From the looks of it, I’d say it’s mobile. There’s air in the tires, and while tired looking, it doesn’t look like it’s been sitting there for a long time.
Must be a decent sized trunk.
This just reminds me of a caricature of the 1988 E body Olds Toronado and Buick Riviera. I’ve always wondered why anyone who could afford to buy them, would. It’s kind of like the photo of Dean Martin standing besides his Stutz Blackhawk. Come on Dino, can’t you see that it’s just a dolled up Grand Prix? I believe that Dino and a bunch of Hollywood elites also had a Facel Vega and a Ferrari or two.
I drive by this vehicle frequently on Olympic Blvd and knew it was a matter of time before it appeared here on CC. Thank you for filling in the details.
I can imagine that Dean was used to having some flashy rides. By the time the Stutz came along, I can imagine him just saying “F### it! I like it!
IIRC, all of the leading members of the Rat Pack (Frank, Dino, and Sammy) had Blackhawks. It was ‘the’ Vegas car of the time. I kind of miss those days.
Great find, Jim!
I can’t tell if the taillights are unique to this car, or if they were borrowed from another vehicle, as was common practice with kit cars.
If they are bespoke parts, good luck finding replacements.
That was my immediate thought, too!
But having owned a Rover Sterling 827 in 2010’s, my thoughts first go to “can you even find a replacement for ____.”
I would love to hear about your experience with the Sterling. So few of them are left. I haven’t seen one in the flesh in about 25 years!
I think they are actually the Fiero taillights from the donor car. The bumper covers a lot of them, especially on the inside but it looks right for color, red/white area and grid pattern. Sometimes the simplest answer is the correct one.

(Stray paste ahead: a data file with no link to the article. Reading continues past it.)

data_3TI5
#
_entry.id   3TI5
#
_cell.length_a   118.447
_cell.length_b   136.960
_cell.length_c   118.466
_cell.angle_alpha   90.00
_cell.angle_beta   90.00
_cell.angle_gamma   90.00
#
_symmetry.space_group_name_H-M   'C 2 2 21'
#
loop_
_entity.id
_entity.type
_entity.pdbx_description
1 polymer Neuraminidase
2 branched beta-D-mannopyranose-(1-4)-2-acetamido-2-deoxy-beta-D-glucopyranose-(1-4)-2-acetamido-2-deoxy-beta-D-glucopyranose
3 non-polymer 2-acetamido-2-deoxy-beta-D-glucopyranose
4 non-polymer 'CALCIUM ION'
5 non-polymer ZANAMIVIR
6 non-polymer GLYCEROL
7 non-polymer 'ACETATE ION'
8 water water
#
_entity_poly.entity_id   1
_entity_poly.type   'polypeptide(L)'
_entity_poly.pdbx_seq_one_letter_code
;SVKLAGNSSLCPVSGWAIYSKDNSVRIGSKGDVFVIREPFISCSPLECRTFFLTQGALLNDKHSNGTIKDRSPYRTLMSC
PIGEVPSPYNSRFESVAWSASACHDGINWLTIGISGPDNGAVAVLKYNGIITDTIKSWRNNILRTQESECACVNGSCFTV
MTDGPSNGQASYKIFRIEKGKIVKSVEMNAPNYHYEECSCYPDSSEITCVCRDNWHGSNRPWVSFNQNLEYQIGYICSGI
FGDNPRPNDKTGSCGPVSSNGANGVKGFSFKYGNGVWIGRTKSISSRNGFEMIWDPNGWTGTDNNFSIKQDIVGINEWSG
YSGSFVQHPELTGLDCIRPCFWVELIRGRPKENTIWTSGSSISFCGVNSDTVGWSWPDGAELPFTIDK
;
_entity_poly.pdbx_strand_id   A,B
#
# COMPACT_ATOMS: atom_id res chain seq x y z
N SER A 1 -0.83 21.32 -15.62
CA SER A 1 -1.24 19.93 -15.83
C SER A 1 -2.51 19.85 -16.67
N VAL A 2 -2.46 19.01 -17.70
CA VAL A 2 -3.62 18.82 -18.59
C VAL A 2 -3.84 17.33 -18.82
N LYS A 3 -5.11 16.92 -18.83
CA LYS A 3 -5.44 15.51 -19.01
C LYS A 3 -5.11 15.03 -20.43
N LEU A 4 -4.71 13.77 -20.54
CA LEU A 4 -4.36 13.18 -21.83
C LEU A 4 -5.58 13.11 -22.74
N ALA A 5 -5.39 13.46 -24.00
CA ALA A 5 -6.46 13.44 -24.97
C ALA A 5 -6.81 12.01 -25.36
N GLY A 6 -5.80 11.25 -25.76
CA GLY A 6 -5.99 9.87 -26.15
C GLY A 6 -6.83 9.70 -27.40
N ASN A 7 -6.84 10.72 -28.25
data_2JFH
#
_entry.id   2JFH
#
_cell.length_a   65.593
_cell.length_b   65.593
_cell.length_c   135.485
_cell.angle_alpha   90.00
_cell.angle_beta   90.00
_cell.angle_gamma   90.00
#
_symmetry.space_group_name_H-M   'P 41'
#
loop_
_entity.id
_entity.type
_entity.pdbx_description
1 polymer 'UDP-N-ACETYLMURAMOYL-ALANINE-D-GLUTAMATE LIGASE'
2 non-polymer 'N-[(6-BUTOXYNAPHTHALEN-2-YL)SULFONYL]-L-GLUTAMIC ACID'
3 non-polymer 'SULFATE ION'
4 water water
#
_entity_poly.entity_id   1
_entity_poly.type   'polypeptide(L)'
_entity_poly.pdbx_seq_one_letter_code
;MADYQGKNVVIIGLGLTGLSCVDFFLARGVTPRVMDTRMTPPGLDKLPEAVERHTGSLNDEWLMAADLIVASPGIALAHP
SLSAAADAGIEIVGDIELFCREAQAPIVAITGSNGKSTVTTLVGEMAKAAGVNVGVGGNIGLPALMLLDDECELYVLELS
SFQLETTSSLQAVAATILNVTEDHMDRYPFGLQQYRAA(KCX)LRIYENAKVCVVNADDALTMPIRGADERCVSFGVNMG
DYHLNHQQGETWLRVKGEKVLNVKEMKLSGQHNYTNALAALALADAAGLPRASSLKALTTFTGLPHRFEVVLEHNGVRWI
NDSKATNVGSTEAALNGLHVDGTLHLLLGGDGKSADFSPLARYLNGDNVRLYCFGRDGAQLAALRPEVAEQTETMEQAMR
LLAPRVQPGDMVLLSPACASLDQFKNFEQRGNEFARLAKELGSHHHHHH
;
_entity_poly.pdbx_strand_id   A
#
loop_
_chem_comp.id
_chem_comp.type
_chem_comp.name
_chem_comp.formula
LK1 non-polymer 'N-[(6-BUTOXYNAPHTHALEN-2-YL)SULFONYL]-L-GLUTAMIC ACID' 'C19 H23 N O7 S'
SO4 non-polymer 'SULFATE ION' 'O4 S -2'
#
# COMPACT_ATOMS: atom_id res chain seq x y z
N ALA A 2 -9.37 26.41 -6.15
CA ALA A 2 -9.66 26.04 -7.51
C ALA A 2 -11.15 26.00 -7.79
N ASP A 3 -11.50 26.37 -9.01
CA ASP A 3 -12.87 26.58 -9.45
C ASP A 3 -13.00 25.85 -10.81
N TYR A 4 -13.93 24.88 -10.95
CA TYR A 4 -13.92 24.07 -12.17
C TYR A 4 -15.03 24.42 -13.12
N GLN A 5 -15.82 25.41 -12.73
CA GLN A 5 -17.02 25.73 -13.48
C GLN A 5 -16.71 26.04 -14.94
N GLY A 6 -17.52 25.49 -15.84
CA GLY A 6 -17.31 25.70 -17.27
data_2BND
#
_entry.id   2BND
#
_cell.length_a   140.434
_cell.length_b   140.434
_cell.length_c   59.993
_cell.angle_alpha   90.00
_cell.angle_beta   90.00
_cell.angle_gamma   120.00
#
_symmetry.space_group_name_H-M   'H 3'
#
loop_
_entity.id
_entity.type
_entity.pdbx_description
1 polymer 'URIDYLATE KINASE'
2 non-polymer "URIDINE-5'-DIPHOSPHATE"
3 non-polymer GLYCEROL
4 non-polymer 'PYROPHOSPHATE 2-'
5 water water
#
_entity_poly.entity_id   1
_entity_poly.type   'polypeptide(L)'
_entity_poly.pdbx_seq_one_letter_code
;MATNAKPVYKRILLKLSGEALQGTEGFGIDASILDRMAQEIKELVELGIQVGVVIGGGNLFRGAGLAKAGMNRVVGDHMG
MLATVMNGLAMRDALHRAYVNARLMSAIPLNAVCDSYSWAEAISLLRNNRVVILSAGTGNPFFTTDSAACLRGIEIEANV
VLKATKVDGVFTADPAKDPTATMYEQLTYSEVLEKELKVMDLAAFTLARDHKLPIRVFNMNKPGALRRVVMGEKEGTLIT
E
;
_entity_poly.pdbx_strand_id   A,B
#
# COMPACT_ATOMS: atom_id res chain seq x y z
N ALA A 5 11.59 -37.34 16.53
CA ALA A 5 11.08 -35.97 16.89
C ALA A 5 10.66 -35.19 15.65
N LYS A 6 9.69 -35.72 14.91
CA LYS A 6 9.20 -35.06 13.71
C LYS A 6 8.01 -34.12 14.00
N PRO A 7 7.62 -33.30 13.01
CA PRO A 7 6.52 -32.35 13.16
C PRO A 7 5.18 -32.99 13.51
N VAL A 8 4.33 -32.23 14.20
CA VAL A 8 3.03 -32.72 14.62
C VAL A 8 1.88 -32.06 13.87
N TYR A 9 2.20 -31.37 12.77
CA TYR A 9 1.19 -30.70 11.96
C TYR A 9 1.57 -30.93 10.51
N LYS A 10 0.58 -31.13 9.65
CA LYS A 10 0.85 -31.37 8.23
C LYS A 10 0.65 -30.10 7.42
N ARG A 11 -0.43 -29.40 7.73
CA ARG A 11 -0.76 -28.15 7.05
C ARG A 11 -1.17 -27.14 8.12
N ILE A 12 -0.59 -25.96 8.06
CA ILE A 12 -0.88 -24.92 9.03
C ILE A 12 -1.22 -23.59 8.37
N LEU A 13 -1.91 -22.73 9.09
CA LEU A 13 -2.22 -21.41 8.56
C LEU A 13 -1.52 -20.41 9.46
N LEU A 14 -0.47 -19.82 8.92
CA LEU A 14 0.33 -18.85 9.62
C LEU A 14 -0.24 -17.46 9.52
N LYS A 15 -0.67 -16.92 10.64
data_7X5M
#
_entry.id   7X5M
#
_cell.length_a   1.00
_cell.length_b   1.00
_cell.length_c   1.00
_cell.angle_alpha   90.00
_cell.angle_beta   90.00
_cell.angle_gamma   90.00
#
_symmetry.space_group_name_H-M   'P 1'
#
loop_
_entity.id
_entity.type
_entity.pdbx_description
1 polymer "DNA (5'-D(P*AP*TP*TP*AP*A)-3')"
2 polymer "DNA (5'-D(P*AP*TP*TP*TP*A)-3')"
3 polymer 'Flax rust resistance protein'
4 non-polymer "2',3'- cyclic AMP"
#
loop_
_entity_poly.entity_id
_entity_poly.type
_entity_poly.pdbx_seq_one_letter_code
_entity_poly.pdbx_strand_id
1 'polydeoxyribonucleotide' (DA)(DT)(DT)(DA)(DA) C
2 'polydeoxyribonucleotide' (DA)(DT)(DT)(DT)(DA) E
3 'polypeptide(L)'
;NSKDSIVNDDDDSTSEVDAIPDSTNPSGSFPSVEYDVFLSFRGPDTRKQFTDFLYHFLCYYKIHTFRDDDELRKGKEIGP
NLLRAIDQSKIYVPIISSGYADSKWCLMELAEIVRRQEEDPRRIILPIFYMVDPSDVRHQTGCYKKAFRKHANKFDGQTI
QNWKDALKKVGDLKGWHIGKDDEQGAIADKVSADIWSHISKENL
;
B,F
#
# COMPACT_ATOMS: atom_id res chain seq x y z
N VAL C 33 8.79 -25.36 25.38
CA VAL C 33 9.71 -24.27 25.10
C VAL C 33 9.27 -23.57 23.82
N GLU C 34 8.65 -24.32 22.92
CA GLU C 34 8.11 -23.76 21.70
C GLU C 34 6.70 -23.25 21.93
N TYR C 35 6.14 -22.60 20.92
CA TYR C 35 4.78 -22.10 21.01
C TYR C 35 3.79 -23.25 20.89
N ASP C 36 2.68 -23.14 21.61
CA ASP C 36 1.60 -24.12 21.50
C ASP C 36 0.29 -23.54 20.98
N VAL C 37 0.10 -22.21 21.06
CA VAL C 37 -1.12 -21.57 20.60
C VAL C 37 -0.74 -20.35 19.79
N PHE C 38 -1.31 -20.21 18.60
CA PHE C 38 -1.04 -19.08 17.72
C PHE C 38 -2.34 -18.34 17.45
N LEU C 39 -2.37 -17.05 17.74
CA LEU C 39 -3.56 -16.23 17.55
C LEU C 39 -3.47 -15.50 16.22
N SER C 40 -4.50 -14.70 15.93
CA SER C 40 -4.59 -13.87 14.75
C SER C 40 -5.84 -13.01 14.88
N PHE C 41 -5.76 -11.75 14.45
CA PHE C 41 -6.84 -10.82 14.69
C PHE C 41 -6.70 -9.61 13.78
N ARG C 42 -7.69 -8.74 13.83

Makes sense – GM = 1- remove bumper from car 2 – remove light bulb
Wow! I hadn’t notice that until you pointed it out, Jim.
I’m pretty sure those taillights and bumper appeared to me in a nightmare once. I think I was dreaming of a world overrun by mutated Chrysler Fuselage cars.
Modified if not hidden behind that massive bumper stock fiero or later non gt
Assisting with the ghastly mishmash that it is, it appears to be sporting FWD K-car lace aluminum rims.
…and for that matter, both the front and rear ends look quite Imperial-esque.
Jeebus, who builds a half-assed Chrysler out of a Fiero?!? 🤦♂️🤷♂️
Low sales figures? Shocker.
I may be mistaken, but I think those wheels are actually from a Chrysler’s TC by Maserati. Nothing but Fancy Stuff for a Zimmer!
This particular Zimmer is a Westside staple. It’s been sitting in that same exact driveway for at least ten years, and since it’s right on Olympic Blvd it’s easily visible to the many thousands of passers-by. Interestingly, the license plate on the back is a fairly new addition: when I first photographed it back in 2013 (picture below), there was no plate on the back. And actually, now that I check its smog history, it appears as if someone is actually driving this Zimmer again: it passed smog both this year (ten days ago, in fact!) and in 2017, titled as a Pontiac Fiero of course. Sure fooled me; I thought it was just sitting there the whole while.
Ive read a lot about Fieros on this site some good some not so much but Ive only ever seen one in the metal, they werent sold here but like everything else its only a shipping container sailing away, it was resale red and did vaguely resemble the centre section of the posted car, I prefer the original though that thing does really stand out.
I feel like we should collectively arrange for you to drive an important Fiero for a week or so and write it up. I imagine you’d hate it and feel that any number of French family sedans could run rings around it to far less punishing effect.
Tacky. Terrible. Want it anyways. How hard can it be to drive with a bag over one’s head?
Ha! At first glance I thought of the Fiero and then thought, Nah, that car is way too big. Welp…I guess it was that massive B-pillar that caught my eye.
I had the misfortune to ride middle ‘seat’ in a Fiero for a short hop across Lakewood, CO. back in the 80’s. I’m a 5′ 8″ male and it was the most uncomfortable ten minutes of my life! I was in my early 30’s and still fairly limber. We had a good laugh when we were able to roll down the road without me crowding the driver or other passenger, much.